Eddie tightened the muscles in his arms, his grip on the primitive blowgun and knew,
at least for the moment, that he was out of danger. But if spotted, the giant could
turn, charge, and tear him apart. The savage, silver-
Eddie heard the smooth sounds of Benny Goodman’s jazz clarinet in his outer office and wondered if the primate appreciated the technical purity of the “King of Swing.”
He sucked air into his lungs until the pain racked his ribs. He knew he would get only one shot with the blowgun and sighted along the handmade weapon to the thickly muscled breastplate just below the beast’s heart. He had only one dart. Only one chance to get out alive.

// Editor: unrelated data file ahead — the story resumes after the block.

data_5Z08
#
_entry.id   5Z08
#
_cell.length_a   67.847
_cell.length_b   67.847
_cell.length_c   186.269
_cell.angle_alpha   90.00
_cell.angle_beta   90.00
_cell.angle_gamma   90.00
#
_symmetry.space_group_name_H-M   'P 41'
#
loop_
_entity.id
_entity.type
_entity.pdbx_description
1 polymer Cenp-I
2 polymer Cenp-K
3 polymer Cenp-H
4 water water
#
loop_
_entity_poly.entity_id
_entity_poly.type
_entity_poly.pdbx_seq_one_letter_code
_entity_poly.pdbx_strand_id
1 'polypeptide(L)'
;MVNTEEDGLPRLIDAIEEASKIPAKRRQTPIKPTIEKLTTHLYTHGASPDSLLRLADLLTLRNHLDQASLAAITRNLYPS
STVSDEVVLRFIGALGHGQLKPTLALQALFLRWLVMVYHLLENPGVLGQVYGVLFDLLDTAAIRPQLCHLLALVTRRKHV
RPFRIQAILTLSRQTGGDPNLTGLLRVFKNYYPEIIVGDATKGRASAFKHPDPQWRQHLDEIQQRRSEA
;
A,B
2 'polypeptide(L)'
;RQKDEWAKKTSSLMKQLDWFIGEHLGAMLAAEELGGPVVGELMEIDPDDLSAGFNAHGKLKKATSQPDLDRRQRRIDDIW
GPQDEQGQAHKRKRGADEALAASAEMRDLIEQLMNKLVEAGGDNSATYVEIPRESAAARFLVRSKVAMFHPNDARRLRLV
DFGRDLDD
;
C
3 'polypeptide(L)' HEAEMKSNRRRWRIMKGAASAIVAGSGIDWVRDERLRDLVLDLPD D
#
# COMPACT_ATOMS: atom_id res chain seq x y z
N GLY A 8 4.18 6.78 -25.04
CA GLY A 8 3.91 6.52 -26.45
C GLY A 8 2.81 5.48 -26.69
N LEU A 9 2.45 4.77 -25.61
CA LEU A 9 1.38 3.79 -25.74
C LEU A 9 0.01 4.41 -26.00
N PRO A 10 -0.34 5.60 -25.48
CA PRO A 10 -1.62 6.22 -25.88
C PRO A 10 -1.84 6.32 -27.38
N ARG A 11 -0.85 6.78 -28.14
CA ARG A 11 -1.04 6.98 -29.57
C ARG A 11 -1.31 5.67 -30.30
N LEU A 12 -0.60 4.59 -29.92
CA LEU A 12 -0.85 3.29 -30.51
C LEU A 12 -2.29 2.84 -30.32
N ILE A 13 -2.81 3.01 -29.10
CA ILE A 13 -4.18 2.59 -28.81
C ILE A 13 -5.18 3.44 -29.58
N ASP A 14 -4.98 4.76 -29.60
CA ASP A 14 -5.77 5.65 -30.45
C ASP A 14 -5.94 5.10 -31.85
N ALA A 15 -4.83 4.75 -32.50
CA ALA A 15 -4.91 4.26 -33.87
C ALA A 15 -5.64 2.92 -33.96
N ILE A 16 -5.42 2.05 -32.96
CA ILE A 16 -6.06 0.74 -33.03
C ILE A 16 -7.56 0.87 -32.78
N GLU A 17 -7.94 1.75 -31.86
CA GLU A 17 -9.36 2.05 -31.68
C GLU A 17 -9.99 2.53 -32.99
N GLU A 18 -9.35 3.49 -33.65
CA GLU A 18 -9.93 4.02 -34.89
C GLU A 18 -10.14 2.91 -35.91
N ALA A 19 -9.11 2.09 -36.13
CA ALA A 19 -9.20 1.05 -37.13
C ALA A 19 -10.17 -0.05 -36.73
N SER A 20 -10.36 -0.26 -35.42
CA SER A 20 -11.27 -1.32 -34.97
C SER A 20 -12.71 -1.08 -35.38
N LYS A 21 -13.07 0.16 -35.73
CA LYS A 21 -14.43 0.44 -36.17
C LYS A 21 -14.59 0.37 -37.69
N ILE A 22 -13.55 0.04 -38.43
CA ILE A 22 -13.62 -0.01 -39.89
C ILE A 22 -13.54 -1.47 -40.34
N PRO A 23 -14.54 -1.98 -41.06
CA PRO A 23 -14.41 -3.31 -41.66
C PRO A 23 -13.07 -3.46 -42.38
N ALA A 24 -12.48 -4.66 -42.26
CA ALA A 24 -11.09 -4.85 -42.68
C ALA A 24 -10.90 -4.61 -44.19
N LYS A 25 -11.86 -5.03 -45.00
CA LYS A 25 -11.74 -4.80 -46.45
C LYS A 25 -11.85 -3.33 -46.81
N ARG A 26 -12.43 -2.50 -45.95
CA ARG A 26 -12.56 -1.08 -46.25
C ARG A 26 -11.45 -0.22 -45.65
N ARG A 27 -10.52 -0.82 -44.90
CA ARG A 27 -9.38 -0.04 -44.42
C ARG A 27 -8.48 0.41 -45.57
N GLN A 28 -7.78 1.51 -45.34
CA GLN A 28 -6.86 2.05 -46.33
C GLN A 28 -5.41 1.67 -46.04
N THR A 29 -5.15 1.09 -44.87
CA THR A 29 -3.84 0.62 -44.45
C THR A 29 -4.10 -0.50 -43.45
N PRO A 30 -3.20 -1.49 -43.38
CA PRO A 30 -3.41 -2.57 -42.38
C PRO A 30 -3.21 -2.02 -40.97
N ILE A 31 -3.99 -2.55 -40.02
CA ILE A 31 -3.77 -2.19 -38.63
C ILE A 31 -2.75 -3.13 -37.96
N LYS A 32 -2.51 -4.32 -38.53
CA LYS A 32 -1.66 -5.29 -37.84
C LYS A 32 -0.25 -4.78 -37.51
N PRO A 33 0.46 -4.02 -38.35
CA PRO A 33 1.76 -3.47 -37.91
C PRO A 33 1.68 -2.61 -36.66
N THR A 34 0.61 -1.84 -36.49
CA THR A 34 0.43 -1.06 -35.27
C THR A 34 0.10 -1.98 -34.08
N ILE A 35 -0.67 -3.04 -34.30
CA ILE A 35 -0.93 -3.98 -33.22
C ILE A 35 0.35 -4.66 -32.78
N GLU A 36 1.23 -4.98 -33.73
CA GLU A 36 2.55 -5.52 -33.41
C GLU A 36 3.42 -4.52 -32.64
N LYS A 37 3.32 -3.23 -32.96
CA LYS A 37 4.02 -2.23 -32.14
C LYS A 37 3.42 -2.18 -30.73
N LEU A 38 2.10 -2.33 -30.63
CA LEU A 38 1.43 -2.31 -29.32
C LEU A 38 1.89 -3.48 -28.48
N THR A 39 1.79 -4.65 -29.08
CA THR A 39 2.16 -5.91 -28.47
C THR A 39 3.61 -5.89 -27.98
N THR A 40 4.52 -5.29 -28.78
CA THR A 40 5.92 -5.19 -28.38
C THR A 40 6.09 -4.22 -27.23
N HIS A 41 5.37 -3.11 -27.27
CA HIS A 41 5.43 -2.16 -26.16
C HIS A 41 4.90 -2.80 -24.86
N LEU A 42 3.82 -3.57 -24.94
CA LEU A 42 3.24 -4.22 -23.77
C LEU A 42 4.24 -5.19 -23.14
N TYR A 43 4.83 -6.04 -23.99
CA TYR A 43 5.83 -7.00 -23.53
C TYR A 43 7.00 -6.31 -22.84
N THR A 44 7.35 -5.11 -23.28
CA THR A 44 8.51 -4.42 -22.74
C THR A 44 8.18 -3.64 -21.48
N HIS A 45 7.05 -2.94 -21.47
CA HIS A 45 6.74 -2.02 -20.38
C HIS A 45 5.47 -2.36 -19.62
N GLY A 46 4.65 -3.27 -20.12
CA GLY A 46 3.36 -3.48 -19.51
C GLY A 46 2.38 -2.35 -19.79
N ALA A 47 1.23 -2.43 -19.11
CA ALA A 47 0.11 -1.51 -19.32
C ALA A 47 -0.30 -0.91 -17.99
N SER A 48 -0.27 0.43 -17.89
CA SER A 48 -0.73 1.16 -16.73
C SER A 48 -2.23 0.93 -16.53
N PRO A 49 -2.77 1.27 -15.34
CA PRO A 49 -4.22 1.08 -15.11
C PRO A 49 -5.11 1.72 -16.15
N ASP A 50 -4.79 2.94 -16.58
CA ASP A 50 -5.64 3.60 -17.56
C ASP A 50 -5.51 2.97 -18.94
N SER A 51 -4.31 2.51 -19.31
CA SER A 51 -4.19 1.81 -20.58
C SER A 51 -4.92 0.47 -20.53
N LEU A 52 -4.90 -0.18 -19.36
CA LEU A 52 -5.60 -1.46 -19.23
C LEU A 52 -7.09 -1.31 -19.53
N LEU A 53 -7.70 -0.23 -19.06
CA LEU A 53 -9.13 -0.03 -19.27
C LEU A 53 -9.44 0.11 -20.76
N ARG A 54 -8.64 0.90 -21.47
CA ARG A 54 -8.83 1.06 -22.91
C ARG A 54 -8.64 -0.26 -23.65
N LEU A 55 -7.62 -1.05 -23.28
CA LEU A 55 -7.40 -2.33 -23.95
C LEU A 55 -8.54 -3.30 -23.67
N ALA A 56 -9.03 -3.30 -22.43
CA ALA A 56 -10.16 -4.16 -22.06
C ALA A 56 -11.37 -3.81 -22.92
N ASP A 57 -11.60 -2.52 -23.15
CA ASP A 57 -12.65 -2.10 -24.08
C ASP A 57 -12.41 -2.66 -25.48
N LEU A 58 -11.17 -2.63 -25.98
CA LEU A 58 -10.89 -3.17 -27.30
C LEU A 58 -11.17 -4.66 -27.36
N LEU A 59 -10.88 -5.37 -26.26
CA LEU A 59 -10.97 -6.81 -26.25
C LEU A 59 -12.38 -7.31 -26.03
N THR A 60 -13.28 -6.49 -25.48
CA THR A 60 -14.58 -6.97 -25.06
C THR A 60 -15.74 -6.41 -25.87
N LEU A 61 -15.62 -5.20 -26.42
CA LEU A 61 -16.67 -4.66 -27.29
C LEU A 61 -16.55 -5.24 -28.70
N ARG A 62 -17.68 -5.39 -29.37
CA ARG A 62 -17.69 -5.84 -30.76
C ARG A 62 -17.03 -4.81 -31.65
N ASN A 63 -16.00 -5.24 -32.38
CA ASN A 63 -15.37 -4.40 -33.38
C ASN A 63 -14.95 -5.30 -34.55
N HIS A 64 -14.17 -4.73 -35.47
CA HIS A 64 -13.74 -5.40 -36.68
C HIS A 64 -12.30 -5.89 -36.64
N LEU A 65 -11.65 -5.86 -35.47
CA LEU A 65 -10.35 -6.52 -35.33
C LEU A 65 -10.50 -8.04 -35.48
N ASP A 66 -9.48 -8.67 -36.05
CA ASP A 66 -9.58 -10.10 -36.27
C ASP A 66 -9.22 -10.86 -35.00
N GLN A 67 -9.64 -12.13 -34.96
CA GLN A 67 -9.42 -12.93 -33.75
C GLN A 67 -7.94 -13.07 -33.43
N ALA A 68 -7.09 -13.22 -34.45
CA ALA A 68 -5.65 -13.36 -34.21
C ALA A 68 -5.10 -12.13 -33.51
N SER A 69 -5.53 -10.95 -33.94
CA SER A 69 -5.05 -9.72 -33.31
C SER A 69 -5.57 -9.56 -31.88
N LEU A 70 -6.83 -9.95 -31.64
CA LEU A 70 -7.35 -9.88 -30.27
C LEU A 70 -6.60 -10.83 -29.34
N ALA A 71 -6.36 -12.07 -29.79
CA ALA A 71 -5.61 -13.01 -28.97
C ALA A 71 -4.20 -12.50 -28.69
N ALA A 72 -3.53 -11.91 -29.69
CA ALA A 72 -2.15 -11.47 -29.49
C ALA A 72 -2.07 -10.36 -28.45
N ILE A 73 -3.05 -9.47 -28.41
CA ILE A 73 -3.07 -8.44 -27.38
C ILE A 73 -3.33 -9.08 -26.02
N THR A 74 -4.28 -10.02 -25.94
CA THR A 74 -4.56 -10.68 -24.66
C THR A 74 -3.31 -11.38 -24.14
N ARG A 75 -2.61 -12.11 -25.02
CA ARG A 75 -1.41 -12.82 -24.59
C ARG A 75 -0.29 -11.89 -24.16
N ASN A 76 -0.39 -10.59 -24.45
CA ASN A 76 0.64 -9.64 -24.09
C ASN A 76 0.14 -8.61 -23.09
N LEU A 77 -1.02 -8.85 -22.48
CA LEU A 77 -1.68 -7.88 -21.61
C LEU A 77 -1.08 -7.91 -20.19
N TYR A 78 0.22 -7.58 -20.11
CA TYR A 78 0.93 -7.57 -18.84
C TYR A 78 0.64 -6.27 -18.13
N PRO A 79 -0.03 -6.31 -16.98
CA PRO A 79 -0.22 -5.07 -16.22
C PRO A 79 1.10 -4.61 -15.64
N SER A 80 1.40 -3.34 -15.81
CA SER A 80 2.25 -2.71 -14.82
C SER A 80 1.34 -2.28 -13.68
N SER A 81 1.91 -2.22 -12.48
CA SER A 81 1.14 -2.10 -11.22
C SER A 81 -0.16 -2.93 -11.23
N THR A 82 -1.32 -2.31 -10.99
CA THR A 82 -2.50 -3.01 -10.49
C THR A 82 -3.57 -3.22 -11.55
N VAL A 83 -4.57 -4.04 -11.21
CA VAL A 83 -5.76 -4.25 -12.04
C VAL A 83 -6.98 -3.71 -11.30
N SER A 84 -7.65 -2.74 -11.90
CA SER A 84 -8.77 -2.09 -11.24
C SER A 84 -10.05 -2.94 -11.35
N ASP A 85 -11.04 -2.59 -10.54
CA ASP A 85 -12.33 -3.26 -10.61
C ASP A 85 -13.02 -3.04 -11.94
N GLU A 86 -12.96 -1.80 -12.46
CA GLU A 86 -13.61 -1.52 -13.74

Suddenly, a file drawer slid shut beyond the glass partition punctuating a trumpet riff. If Trixie came in and alerted the gorilla, it would be over in an instant. Air exploded out of his lungs and into the narrow tube, cracking the tension in his office with a sharp pop. The lethal bamboo dart flashed across the room and sank deep into the chest of the monster.
Eddie put down the blowgun, leaned back, folded his hands behind his head, and looked around. The cracked blue and white football helmet hadn’t budged from the gorilla’s head and the two white and red pompoms he had been given as a gift from a Vegas showgirl a few years back, remained firmly clutched in the gorilla’s right hand. The blow dart had no effect.
Eddie was doomed. Again.
He had been stalking Fred for two weeks through leech-